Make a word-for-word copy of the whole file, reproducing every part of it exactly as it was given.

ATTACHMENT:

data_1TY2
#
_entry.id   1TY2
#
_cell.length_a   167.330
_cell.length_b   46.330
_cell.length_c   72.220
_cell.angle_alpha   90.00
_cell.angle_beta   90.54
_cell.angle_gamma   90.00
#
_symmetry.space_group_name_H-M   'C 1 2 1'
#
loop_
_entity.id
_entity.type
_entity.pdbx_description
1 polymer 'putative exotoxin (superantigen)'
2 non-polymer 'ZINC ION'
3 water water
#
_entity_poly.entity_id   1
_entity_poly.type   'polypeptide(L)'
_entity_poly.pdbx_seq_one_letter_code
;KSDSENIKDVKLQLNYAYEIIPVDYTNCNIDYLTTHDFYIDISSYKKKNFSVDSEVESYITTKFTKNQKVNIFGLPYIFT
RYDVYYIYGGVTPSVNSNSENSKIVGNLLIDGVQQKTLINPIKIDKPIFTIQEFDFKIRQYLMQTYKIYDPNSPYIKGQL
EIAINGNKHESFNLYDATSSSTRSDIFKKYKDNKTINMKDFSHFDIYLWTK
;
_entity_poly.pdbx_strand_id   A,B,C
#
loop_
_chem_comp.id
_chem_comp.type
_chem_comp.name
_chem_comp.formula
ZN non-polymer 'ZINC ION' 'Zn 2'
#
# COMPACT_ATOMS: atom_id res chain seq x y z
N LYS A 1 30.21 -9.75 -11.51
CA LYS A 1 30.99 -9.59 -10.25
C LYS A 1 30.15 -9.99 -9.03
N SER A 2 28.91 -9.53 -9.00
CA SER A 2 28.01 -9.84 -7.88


data_1TY2
#
_entry.id   1TY2
#
_cell.length_a   167.330
_cell.length_b   46.330
_cell.length_c   72.220
_cell.angle_alpha   90.00
_cell.angle_beta   90.54
_cell.angle_gamma   90.00
#
_symmetry.space_group_name_H-M   'C 1 2 1'
#
loop_
_entity.id
_entity.type
_entity.pdbx_description
1 polymer 'putative exotoxin (superantigen)'
2 non-polymer 'ZINC ION'
3 water water
#
_entity_poly.entity_id   1
_entity_poly.type   'polypeptide(L)'
_entity_poly.pdbx_seq_one_letter_code
;KSDSENIKDVKLQLNYAYEIIPVDYTNCNIDYLTTHDFYIDISSYKKKNFSVDSEVESYITTKFTKNQKVNIFGLPYIFT
RYDVYYIYGGVTPSVNSNSENSKIVGNLLIDGVQQKTLINPIKIDKPIFTIQEFDFKIRQYLMQTYKIYDPNSPYIKGQL
EIAINGNKHESFNLYDATSSSTRSDIFKKYKDNKTINMKDFSHFDIYLWTK
;
_entity_poly.pdbx_strand_id   A,B,C
#
loop_
_chem_comp.id
_chem_comp.type
_chem_comp.name
_chem_comp.formula
ZN non-polymer 'ZINC ION' 'Zn 2'
#
# COMPACT_ATOMS: atom_id res chain seq x y z
N LYS A 1 30.21 -9.75 -11.51
CA LYS A 1 30.99 -9.59 -10.25
C LYS A 1 30.15 -9.99 -9.03
N SER A 2 28.91 -9.53 -9.00
CA SER A 2 28.01 -9.84 -7.88